At the time of its creation, the CSSS des Collines (CSSSC) served a population of 25,000. The Wakefield Hospital’s ER was built to accommodate 12,000 per year. The population has grown has grown to 40,000 and the ER receives over 21,000 patients annually.
Five years ago, the CSSC’s board of directors made it its mission to develop a level of care and services to properly serve the territory’s growing population, deal with the increased visits to emergency, and meet the growing demands of the population, both young and old.
Despite the efforts of the board and administration to reach out to the Agence de santé de l’Outaouais, the Gatineau MNA, and the three health ministers, the CSSC did not succeed in developing the services so badly needed by its citizens.
Defying logic, the CSSC and its board had to battle chronic underfunding, then new cuts of more than $2 million imposed by the Quebec government.
The CSSC maintained a professional staff and very competent administration. Against all odds, it responded to the challenges imposed by a constant lack of resources.
Most recently, the CSSC succeeded in designating safe spaces in the hospital’s ER. It managed to relocate administration offices, thereby creating additional rooms in the hospital for medical services.
Three of the four CLSCs managed to stay open five days a week. The Chelsea CLSC, created in 2003, was forced to close last year. People requiring health services now have to go to Cantley or Masham.
The recurring overload at the hospital’s ER forced the board to redirect supplementary funds to maintain services, thereby creating an annual average deficit of $700,000 for three years. As of March 31, 2015, the CSSC’s deficit is more than $1 million. It was only last month that the Agence came up with a budget to provide radiology services 24 hours a day at the hospital for a period of three months. Previously, this service wasn’t available at night due to lack of funds.
The Centre intégré des services sociaux et de santé de l’Outaouais (CISSSO) that will regroup the five CSSSs will have to consider the demographics of the des Collines territory when it comes to allocating funds.
The CISSSO will have to recognize the recurring overload at the hospital’s ER and the urgent need for technology that can respond to the diagnostic needs of an ever-increasing patient load.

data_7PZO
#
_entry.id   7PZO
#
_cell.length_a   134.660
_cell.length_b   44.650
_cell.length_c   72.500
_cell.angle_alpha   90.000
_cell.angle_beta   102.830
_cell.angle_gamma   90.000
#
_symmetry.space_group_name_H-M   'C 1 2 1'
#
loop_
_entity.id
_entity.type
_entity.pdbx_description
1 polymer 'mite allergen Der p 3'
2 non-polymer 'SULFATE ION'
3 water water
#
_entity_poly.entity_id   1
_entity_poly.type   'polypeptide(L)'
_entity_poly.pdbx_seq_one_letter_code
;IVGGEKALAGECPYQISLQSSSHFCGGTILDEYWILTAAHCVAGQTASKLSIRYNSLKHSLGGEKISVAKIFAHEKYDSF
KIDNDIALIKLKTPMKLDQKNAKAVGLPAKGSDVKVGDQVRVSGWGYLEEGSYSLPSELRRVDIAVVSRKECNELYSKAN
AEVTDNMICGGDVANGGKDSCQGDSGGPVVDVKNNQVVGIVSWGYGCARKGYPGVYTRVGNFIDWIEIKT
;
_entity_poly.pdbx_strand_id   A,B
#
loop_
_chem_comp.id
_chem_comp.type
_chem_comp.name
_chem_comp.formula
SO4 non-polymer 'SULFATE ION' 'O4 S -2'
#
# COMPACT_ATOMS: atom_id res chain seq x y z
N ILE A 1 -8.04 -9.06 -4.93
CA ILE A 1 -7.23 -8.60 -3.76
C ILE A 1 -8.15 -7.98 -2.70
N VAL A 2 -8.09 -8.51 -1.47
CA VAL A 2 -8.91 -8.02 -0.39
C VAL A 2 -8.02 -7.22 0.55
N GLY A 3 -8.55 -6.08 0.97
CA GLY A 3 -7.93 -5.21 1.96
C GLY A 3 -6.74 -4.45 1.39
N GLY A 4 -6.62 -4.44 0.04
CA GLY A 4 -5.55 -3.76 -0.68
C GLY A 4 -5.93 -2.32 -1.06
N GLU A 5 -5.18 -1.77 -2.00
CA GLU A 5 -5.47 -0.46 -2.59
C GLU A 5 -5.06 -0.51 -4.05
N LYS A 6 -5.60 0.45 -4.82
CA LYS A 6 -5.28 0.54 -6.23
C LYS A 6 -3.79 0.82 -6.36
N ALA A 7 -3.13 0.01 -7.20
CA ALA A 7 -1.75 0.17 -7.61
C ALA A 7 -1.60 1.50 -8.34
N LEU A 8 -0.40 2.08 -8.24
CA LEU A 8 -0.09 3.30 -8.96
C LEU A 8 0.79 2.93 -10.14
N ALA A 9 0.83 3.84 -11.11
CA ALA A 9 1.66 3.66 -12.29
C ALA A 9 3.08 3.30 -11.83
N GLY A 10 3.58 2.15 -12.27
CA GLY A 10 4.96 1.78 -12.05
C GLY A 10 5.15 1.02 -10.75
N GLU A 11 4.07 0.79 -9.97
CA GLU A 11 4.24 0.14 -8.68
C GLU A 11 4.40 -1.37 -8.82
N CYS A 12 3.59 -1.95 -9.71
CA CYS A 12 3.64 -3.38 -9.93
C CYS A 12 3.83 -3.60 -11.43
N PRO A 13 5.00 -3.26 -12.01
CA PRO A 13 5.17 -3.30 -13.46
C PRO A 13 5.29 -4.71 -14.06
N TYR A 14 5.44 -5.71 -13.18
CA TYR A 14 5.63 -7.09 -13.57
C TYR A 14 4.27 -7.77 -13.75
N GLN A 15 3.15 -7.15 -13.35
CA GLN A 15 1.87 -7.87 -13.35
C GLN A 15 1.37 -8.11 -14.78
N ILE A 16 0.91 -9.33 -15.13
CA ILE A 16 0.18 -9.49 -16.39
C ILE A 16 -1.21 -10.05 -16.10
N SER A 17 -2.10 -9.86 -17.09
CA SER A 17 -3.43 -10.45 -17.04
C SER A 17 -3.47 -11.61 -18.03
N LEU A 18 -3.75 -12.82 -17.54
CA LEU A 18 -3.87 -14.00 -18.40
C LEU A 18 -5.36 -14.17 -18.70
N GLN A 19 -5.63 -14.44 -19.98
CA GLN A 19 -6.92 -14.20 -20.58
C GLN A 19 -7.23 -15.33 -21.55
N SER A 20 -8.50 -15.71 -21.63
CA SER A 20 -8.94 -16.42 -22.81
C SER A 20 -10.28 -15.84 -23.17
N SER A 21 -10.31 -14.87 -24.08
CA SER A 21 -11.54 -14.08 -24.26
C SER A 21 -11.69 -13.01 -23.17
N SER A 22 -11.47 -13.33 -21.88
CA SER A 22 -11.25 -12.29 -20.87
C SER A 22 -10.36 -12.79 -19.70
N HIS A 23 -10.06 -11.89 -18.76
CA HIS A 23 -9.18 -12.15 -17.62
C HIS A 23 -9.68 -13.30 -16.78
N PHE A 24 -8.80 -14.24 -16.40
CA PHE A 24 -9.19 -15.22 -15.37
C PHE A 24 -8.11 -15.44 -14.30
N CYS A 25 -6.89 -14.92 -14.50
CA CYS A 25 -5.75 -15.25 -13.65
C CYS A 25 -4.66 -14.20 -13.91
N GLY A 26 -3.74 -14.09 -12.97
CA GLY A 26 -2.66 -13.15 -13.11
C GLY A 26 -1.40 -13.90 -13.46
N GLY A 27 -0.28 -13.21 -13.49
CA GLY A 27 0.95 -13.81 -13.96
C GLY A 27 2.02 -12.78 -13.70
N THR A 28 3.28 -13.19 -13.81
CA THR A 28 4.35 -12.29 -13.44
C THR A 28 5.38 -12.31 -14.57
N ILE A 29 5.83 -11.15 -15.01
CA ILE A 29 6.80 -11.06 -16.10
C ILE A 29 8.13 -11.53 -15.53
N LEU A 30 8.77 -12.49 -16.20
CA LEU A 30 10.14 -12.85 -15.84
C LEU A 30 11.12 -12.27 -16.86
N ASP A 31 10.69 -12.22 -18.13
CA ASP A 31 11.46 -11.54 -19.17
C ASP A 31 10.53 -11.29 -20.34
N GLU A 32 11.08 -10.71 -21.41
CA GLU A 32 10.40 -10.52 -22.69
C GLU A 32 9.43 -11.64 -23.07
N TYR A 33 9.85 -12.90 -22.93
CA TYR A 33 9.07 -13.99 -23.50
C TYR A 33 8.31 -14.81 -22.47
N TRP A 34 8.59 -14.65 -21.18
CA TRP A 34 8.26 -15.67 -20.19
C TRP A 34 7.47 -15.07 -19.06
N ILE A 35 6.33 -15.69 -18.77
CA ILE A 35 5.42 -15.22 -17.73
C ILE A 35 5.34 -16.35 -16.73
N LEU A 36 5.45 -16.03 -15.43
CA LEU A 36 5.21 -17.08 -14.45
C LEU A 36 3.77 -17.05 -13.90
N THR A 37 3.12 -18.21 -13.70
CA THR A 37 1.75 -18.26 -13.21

The CISSSO will have to respond to the increasing demand for places in CHSLD nursing homes. The ministry recognized in 2013 the need for 80 new CHSLD spots.
It is unacceptable that the Chelsea CLSC is closed. The CISSSO will have to recognize that Chelsea citizens have the right to the same health services provided in other municipalities.
We hope the CISSSO recognizes the legitimacy of the des Collines territory as a key player when it comes to responding to the needs of the Outaouais population.
Michel Lafrenière is the president of the CSSS des Collines board of directors
By Kate Aley
Sometimes I leave THE EQUITY office quite late. It’s often dark and sometimes cold and the streets are generally deserted. I worry about the stories I have yet to write and I worry about my car not starting, but I never worry about being abducted. Never
Tragically this is not the case for women in many Canadian towns – and for indigenous woman in particular. A new report into missing and murdered indigenous women in B.C. has rekindled the fight for a public inquiry. The report, conducted by the Inter-American Commission on Human Rights, includes the findings that the highest numbers of missing and murdered Aboriginal women in B.C. are concentrated in Prince George and the Downtown Eastside. The report also notes that the police have “failed to adequately prevent and protect indigenous women and girls from killings and disappearances”, adding that multiple policing jurisdictions in B.C. have resulted in confusion between the RCMP and Vancouver police.
The group strongly supports the creation of a national-level action plan or a nationwide inquiry into the issue of missing and murdered indigenous women and girls. Last year, the government committed to a five-year plan to address violence against Aboriginal women and girls. Yet, when reacting to the 2014 murder of 15-year-old Tina Fontaine, Prime Minister Stephen Harper still insisted that the issue of missing and murdered indigenous women was not part of a sociological phenomenon, but a crime to be dealt with accordingly.
The government continues to say it is interested in taking action, yet continues to refuse calls for a national public inquiry. One thing is clear: actions taken so far have obviously not halted the brutal and systemic violence being committed against indigenous women. For the 1,200 families that still seek justice for their missing and murdered family members, an inquiry may help them feel some solace. For indigenous women actually at risk right now, understanding how these crimes continue to be perpetrated may be what stands between them and a horrible fate.
Lawyer Christa Big Canoe is Anishinaabekwe and a member of the Georgina Island First Nation. Melina Laboucan-Massimo is a member of the Lubicon Cree First Nation with a master’s degree in indigenous governance. Their quote from a CBC article succinctly sums up the heart of this urgent matter: “An inquiry needs to be called that is accountable to those it affects the most. Public awareness needs to be increased, but most importantly, indigenous women and girls need to be able to walk in peace and safety”.
Kate Aley is an editor at the Shawville Equity